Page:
Methods of Philosophical Research on Human Rights

METHODS OF HUMAN RIGHTS RESEARCH, F. Coomans, M. Kamminga and F. Grunfeld, eds., Intersentia, 2009

10 Pages Posted: 8 Aug 2010 Last revised: 26 Sep 2010

Andreas Follesdal

Pluricourts

Date Written: October 1, 2009

Abstract

The author holds that there is no unique philosophical method for good philosophical work on issues of human rights. To the contrary, the same method should govern such research as other philosophical work: the method of 'reflective equilibrium' which seeks the mutual accommodation of moral judgments at various levels of generality to arrive at a consistent theory.

One of the central philosophical topics - and one which also seems to create confusion among philosophers and other scholars alike - concerns the appropriate relationship between international, legally binding human rights norms and 'moral' or philosophical human rights. One source of confusion is that they both serve as critical standards for, or constraints on, domestic legislation. For this reason they sometimes seem to be conflated. The article considers two prominent recent attempts at addressing or using that relationship: those of Amartya Sen and Charles Beitz, and uses the method of Reflective Equilibrium to indicate some of their strengths and weaknesses.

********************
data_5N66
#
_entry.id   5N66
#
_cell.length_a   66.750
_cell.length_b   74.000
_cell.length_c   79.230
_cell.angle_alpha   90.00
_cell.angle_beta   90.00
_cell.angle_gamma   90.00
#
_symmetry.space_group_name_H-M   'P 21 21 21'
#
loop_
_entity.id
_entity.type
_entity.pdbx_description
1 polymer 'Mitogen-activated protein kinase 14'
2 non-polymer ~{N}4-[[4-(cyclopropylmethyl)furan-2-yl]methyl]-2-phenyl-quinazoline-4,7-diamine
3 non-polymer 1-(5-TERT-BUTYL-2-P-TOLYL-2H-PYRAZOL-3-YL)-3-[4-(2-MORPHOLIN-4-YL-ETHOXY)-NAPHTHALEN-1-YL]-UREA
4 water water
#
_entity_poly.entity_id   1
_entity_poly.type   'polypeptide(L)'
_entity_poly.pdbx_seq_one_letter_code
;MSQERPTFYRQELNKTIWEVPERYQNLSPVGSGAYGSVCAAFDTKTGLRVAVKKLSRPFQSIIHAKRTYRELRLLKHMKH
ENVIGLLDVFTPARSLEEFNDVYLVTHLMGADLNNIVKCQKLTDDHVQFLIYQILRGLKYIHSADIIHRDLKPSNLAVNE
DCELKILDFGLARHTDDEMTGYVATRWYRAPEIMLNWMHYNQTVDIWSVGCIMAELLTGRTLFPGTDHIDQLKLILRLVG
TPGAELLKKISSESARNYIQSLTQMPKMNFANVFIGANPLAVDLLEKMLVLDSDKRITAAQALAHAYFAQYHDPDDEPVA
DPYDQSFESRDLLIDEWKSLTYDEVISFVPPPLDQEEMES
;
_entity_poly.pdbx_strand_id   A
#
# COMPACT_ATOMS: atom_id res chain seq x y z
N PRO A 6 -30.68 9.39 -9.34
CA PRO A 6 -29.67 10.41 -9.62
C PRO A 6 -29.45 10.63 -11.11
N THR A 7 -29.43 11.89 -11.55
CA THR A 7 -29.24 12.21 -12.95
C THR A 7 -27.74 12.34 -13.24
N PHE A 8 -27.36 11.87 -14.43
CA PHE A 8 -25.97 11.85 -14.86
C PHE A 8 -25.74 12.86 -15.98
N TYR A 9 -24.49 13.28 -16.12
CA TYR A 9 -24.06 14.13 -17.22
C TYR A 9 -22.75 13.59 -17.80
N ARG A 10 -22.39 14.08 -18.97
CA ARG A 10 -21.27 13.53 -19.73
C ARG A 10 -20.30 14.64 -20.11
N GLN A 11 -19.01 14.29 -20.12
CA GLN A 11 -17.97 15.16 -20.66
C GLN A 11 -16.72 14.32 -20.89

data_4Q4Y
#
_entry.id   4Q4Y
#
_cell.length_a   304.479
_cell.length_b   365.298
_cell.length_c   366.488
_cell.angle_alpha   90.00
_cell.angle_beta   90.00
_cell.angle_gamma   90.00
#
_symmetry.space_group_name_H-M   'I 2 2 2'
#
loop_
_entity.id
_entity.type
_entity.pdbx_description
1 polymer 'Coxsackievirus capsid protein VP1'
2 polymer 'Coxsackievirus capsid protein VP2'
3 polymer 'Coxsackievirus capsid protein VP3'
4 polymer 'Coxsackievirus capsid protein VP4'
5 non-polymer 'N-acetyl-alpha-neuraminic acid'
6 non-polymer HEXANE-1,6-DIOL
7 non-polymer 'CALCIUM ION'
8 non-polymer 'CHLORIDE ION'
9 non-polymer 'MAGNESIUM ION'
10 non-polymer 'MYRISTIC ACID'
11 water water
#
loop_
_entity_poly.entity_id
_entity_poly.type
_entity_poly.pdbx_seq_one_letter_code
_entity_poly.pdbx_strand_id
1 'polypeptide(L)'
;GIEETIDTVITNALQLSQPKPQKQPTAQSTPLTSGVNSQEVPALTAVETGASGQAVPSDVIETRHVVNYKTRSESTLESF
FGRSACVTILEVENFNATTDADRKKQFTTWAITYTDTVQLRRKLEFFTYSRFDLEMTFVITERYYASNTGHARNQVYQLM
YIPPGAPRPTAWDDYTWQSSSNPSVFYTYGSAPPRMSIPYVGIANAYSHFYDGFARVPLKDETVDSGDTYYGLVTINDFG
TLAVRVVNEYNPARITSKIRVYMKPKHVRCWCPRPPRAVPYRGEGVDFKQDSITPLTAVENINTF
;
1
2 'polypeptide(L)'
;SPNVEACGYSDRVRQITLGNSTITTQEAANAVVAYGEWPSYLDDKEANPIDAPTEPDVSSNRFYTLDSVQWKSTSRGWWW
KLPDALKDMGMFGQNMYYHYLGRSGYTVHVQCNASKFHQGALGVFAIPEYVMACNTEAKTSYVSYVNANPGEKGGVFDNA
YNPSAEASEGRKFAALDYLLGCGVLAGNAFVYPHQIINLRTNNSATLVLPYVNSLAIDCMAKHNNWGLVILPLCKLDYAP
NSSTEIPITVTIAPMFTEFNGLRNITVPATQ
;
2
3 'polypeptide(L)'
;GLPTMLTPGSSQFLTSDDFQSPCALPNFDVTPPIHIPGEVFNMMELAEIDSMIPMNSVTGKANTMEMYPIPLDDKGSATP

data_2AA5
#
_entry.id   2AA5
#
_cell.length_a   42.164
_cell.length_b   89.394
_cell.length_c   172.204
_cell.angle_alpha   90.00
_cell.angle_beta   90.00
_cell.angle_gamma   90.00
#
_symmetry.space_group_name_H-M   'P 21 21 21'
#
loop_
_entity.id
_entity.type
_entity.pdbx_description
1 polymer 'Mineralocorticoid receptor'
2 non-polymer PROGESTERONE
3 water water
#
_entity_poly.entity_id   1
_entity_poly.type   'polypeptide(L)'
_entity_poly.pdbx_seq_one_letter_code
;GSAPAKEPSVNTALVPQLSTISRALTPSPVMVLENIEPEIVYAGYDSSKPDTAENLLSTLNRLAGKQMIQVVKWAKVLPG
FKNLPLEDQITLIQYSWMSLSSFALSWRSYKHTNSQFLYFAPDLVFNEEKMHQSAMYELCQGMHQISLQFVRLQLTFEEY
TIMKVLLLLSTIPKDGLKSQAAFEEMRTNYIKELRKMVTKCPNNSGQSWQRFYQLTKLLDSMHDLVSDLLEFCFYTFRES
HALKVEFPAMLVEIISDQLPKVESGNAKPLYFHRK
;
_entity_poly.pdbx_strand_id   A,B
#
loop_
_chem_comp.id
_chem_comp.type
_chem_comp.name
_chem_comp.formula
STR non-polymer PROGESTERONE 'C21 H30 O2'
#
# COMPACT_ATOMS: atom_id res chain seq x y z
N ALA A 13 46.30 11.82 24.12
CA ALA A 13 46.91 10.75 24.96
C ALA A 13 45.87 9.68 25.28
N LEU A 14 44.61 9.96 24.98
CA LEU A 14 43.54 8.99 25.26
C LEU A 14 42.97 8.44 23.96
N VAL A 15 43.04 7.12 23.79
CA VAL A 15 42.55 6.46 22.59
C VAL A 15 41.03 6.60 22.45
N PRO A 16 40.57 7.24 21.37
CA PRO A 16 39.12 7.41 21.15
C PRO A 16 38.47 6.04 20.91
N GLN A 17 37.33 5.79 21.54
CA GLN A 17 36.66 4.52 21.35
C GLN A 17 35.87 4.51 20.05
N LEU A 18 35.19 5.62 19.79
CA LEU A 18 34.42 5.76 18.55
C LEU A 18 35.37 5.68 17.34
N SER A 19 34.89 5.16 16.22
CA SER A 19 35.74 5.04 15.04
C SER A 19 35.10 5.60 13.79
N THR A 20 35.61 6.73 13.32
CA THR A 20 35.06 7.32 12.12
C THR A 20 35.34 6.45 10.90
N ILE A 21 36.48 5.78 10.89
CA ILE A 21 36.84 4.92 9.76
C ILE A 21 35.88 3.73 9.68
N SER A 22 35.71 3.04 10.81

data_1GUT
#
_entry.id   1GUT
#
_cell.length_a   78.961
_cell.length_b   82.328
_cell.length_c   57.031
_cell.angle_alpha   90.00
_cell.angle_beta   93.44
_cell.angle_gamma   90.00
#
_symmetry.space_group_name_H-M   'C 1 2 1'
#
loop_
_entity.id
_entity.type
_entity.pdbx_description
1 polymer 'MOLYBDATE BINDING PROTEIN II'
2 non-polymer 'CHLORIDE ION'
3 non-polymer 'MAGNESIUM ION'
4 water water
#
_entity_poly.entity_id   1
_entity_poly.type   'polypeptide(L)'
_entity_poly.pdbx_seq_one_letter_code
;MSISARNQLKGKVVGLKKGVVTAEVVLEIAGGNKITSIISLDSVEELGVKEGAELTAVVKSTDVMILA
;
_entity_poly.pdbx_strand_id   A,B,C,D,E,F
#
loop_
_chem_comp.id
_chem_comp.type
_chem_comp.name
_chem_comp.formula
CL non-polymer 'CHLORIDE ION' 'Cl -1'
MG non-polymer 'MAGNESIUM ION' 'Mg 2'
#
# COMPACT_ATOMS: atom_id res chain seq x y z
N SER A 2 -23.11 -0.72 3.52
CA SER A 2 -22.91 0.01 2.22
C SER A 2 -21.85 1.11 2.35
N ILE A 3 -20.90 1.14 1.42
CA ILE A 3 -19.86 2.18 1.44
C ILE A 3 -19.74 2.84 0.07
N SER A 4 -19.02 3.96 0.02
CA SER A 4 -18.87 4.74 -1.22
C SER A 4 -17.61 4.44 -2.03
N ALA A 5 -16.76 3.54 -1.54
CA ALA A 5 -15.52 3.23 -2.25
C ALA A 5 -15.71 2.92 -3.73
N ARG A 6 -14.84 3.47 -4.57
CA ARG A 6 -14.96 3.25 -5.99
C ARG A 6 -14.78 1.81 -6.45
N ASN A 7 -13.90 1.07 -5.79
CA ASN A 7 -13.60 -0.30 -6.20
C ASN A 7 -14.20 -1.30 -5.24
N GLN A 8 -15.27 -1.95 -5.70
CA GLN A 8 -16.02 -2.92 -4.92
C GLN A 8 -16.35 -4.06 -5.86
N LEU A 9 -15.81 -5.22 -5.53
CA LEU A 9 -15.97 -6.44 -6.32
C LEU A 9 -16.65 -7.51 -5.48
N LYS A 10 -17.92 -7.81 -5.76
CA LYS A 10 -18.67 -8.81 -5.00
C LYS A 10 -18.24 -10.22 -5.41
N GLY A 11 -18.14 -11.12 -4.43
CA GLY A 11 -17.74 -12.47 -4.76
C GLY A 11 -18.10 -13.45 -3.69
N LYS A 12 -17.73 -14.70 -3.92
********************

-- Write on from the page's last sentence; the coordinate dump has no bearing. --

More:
Keywords: human rights, philosophy, norms, reflective equilibrium

Suggested Citation

Follesdal, Andreas, Methods of Philosophical Research on Human Rights (October 1, 2009). METHODS OF HUMAN RIGHTS RESEARCH, F. Coomans, M. Kamminga and F. Grunfeld, eds., Intersentia, 2009. Available at SSRN: https://ssrn.com/abstract=1654348

Andreas Follesdal (Contact Author)

Pluricourts ( email )

P.O. Box 6706
St. Olavs plass 5
0130 Oslo
Norway

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